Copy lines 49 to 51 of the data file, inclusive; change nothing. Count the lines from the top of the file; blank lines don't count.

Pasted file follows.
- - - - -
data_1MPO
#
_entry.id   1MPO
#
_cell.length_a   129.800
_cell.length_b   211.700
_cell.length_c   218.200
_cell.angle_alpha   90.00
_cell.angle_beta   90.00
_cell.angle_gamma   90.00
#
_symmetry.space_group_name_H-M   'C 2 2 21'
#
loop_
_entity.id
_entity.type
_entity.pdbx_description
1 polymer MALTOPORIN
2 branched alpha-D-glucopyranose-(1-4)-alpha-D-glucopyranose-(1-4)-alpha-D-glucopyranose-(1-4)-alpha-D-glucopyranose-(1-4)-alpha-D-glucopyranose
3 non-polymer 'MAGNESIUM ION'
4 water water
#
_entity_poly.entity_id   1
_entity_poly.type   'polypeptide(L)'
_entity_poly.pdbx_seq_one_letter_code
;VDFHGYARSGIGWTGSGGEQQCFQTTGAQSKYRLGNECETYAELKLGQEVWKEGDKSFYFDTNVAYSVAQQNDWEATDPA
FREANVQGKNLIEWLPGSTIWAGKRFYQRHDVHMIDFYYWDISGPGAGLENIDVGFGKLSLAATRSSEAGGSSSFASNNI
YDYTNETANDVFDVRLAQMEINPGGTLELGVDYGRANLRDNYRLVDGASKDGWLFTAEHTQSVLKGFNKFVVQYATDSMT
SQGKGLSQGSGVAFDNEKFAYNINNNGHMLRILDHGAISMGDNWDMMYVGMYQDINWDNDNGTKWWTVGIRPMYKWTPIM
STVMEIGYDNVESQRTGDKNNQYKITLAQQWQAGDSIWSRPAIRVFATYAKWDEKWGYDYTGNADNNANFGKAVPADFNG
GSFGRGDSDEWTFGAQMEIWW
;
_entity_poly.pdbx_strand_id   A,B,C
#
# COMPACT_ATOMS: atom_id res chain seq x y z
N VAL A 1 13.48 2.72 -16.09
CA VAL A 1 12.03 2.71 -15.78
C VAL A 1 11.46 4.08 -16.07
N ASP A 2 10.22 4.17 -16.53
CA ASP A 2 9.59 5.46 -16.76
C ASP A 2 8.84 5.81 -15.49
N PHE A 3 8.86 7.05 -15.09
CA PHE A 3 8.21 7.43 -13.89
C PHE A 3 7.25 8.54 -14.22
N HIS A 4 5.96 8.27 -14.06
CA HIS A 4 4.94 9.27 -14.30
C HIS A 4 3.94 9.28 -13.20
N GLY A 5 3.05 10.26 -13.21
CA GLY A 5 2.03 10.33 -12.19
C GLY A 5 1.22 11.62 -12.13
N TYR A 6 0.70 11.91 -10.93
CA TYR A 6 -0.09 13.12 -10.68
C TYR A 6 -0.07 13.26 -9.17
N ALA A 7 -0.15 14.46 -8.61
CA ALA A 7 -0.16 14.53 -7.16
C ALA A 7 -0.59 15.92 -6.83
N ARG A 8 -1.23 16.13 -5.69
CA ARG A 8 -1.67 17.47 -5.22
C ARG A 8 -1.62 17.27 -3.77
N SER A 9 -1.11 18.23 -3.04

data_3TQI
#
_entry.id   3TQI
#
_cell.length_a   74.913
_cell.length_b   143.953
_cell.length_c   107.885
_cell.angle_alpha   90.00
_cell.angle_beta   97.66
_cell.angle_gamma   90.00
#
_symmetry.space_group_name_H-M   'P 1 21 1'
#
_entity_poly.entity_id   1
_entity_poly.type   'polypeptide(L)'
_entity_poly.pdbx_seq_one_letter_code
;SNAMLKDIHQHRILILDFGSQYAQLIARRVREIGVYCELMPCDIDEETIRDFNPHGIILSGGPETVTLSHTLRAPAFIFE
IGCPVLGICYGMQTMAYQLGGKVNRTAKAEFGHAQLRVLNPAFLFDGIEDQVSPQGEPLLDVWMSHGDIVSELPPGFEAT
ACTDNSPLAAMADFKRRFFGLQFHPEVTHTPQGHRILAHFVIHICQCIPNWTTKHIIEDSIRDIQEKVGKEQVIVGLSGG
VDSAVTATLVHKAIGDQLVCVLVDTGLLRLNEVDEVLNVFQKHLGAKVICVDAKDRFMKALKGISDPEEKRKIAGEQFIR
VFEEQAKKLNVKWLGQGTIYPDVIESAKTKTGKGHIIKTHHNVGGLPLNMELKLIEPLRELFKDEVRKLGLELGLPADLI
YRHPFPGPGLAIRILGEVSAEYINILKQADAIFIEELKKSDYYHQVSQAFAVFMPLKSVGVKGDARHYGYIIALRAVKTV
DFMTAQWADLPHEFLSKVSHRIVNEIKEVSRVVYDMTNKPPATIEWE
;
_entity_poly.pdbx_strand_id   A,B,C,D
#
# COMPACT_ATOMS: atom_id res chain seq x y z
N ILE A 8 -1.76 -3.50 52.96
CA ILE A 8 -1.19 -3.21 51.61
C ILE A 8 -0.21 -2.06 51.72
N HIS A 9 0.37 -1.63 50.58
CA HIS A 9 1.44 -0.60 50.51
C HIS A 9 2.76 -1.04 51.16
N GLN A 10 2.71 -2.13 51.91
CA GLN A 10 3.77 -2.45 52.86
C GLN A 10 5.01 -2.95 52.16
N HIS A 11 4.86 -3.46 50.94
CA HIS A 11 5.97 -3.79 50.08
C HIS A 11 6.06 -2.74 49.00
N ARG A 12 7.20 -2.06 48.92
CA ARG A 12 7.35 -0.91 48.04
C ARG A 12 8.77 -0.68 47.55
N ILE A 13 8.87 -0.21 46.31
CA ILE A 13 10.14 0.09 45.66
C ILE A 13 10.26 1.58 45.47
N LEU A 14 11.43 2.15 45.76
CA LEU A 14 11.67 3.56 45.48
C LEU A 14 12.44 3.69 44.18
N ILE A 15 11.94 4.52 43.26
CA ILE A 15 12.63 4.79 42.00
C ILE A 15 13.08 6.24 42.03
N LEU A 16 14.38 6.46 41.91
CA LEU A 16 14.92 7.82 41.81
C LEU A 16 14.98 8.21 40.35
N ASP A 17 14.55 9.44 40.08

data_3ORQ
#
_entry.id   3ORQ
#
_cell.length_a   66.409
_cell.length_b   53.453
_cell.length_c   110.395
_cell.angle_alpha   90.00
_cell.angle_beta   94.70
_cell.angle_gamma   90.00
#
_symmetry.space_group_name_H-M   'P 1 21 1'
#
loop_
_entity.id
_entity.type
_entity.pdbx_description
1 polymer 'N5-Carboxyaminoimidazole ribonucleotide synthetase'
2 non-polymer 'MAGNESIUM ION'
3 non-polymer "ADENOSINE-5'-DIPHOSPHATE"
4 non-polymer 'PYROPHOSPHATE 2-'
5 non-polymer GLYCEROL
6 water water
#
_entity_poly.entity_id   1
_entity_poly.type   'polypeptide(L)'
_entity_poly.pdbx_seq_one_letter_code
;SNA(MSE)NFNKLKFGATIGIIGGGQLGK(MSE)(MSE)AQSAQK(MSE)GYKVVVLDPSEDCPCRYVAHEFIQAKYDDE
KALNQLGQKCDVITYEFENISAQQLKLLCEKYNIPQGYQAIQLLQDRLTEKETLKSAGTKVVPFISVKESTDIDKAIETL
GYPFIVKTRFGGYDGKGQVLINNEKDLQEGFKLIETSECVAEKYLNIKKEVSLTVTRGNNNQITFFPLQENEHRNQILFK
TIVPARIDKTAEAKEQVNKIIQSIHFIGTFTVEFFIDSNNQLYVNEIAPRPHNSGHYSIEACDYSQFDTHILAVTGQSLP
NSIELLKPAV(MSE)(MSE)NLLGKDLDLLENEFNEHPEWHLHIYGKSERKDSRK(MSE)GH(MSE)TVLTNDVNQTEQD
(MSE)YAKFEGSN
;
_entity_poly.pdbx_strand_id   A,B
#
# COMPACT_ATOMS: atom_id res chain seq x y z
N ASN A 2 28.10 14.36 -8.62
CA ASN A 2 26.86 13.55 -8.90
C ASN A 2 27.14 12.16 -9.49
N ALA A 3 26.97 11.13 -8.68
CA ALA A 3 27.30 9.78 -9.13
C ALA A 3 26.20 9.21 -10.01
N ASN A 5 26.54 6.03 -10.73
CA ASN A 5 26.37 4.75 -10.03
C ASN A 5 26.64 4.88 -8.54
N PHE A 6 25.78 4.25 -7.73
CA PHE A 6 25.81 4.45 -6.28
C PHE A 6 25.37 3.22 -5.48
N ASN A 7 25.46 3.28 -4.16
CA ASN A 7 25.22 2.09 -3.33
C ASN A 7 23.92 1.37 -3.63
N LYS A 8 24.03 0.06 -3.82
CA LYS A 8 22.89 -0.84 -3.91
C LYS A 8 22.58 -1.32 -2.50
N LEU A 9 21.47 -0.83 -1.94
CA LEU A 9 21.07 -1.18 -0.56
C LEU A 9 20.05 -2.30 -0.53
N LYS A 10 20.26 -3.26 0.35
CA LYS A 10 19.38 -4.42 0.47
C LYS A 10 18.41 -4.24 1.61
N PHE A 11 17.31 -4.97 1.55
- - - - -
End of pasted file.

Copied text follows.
CA GLY A 5 2.03 10.33 -12.19
C GLY A 5 1.22 11.62 -12.13
N TYR A 6 0.70 11.91 -10.93